Settlement Agreement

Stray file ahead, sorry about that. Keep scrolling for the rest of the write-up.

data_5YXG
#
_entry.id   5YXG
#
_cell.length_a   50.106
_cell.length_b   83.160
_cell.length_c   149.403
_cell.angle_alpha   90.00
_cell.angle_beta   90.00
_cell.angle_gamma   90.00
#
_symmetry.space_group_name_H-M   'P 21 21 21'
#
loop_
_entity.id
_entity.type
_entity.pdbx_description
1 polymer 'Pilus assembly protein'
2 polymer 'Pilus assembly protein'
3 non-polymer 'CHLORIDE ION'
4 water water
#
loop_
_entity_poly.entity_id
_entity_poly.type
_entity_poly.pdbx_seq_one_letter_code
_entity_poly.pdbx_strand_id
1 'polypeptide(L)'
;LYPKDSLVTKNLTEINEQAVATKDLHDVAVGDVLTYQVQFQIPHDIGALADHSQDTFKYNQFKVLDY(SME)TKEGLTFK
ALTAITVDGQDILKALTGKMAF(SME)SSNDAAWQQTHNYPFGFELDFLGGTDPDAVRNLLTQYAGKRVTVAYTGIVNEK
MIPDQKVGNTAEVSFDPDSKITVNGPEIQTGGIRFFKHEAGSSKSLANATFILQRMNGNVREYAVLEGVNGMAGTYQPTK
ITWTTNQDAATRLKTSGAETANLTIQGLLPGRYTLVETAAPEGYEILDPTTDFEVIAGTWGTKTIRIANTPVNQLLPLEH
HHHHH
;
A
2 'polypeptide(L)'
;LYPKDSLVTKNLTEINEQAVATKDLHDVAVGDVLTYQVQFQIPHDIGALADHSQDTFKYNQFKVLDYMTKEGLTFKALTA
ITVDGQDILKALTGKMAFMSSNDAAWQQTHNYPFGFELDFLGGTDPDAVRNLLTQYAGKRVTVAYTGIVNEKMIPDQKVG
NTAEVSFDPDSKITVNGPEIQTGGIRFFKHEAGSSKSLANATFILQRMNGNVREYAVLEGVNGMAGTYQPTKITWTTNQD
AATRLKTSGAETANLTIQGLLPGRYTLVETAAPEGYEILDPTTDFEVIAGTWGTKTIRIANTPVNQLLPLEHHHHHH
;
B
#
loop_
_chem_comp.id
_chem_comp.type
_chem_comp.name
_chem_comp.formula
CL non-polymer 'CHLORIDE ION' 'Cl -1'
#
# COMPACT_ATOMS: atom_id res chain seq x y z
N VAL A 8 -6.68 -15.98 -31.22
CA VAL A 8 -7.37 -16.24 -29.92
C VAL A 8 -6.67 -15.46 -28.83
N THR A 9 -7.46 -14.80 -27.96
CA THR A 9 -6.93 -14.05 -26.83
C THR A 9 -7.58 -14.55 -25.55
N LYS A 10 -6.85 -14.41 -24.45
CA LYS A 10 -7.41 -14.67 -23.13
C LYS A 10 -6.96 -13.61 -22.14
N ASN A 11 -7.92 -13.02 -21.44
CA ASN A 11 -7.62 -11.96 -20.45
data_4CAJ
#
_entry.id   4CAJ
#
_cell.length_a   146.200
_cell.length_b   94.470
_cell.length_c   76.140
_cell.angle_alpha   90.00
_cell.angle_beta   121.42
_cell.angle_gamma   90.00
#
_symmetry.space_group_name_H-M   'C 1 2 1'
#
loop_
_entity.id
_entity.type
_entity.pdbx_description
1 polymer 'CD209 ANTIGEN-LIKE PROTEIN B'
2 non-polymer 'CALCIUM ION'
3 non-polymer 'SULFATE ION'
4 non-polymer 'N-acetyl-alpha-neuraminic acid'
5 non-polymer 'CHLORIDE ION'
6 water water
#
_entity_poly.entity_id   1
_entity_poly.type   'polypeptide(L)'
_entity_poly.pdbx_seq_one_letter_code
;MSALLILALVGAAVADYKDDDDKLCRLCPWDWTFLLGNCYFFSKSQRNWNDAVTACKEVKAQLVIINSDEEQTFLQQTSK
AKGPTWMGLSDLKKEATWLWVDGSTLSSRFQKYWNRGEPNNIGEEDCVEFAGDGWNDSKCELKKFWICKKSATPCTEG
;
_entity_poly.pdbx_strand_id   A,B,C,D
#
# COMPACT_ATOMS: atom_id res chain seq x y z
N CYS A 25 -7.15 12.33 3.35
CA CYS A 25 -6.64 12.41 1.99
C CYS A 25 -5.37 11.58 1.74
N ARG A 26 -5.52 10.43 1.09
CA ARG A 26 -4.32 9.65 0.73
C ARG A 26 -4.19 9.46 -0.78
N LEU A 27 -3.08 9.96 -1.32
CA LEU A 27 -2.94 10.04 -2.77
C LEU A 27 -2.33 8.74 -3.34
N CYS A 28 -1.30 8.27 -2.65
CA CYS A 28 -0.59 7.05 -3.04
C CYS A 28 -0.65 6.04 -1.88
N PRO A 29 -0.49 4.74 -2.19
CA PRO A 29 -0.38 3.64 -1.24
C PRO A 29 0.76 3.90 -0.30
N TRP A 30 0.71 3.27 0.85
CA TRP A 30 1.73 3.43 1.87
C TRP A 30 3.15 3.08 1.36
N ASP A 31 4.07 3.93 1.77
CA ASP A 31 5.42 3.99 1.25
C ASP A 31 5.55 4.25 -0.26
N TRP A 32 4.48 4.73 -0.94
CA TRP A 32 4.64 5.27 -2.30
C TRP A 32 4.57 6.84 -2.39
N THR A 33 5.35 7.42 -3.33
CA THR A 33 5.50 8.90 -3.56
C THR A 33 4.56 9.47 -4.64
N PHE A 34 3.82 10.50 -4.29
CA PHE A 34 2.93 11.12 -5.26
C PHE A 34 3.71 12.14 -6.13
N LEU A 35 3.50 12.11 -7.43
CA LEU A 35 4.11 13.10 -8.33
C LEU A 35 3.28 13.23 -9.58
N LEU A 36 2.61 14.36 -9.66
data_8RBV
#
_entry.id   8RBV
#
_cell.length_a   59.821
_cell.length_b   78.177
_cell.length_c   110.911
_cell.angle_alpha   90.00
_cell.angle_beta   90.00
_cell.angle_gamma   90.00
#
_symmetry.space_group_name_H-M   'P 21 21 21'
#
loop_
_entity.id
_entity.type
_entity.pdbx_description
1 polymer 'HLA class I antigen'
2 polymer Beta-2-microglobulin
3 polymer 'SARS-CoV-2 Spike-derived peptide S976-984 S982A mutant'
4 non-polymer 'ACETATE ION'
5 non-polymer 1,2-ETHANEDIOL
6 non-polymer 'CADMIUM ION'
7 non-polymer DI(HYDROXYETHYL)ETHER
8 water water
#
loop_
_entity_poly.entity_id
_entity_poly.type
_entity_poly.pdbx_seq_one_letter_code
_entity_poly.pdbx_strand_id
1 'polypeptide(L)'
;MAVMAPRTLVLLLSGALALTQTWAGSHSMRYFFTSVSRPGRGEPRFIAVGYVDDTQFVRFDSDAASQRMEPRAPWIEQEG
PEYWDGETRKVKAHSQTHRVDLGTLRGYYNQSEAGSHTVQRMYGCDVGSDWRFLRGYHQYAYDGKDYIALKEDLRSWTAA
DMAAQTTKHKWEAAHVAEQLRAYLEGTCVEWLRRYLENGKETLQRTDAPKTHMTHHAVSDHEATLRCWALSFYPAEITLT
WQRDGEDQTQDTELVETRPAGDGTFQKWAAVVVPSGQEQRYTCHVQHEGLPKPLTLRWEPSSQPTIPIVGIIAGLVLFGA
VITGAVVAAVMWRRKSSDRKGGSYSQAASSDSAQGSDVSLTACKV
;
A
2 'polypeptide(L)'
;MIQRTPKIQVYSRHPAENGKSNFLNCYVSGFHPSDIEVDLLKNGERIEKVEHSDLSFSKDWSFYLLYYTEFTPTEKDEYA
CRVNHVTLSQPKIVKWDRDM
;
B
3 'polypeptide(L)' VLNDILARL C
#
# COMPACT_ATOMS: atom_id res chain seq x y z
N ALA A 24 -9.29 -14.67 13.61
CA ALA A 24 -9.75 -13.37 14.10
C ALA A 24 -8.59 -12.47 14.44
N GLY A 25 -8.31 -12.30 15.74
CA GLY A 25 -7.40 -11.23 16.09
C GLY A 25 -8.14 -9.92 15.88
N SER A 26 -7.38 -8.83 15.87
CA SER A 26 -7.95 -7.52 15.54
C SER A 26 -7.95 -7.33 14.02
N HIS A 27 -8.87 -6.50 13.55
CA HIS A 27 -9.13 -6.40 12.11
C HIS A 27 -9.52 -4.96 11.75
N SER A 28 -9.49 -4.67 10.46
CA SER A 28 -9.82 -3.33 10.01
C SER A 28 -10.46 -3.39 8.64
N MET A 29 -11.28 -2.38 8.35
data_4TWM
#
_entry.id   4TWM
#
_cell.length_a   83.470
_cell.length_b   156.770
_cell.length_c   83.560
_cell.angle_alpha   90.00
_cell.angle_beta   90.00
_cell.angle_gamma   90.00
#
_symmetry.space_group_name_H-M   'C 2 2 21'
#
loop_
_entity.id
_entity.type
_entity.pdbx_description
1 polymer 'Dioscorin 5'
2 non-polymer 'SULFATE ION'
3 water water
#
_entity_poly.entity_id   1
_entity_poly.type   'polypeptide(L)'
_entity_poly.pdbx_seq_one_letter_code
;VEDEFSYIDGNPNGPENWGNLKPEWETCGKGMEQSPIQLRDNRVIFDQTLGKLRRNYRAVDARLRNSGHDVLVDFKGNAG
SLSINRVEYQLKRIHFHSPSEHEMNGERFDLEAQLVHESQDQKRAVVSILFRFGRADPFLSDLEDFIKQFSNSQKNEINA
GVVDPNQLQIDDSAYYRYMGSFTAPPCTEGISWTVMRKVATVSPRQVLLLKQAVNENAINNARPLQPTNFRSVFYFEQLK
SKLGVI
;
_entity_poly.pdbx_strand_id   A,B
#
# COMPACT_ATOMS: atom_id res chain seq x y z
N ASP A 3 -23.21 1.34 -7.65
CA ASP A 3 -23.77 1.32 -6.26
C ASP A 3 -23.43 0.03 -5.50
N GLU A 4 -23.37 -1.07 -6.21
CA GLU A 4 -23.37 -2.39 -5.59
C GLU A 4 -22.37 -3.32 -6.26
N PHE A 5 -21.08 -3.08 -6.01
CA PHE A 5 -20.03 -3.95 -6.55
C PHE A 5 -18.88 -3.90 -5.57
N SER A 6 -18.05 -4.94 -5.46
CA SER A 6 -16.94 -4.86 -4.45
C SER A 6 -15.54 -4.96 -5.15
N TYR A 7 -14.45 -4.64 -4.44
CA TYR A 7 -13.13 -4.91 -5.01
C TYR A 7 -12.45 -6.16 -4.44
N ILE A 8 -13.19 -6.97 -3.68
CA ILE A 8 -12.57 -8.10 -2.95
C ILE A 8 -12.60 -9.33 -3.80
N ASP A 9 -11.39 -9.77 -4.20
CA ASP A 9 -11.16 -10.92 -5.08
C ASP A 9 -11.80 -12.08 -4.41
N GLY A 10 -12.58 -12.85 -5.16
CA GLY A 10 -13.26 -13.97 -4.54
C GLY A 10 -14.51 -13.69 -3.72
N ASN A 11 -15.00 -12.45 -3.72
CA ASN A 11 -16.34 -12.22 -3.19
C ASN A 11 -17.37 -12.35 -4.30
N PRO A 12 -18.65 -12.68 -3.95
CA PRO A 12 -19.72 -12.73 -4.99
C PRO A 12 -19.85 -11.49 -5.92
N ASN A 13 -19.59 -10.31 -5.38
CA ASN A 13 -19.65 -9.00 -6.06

In his first issue, Tony contends that the trial court erred in its final judgment by approving the parties' agreement on child support—and basing his child support obligation on this agreement—after he had withdrawn his consent to the agreement. As set forth above, the record indicates that the parties agreed in mediation to keep the amount of Tony's child support obligation at the amount established in the final decree, but the parties never set that agreement down in writing, and Tony subsequently withdrew his consent and sought a reduction in his child support obligation.2 Madelyn indeed appears to concede that there was no signed, mediated settlement agreement that could be enforced pursuant to Texas Family Code section 153.0071 regardless of any attempted revocation. Tex. Fam. Code § 153.00713 ; see also In re Lee, 411 S.W.3d 445, 478–79 (Tex.2013) (Green, J., dissenting) (collecting cases holding that when a mediated settlement agreement meets the requirements of section 153.0071, the agreement can be enforced regardless of party's repudiation); Milner v. Milner, 361 S.W.3d 615, 618 (Tex.2012) ( “[O]nce signed, an MSA cannot be revoked like other settlement agreements.”); In re L.M.M., 247 S.W.3d 809 (Tex.App.-Dallas 2008, pet. denied) (holding mediated settlement agreement met statutory requirements and thus could be enforced despite party's revocation of consent).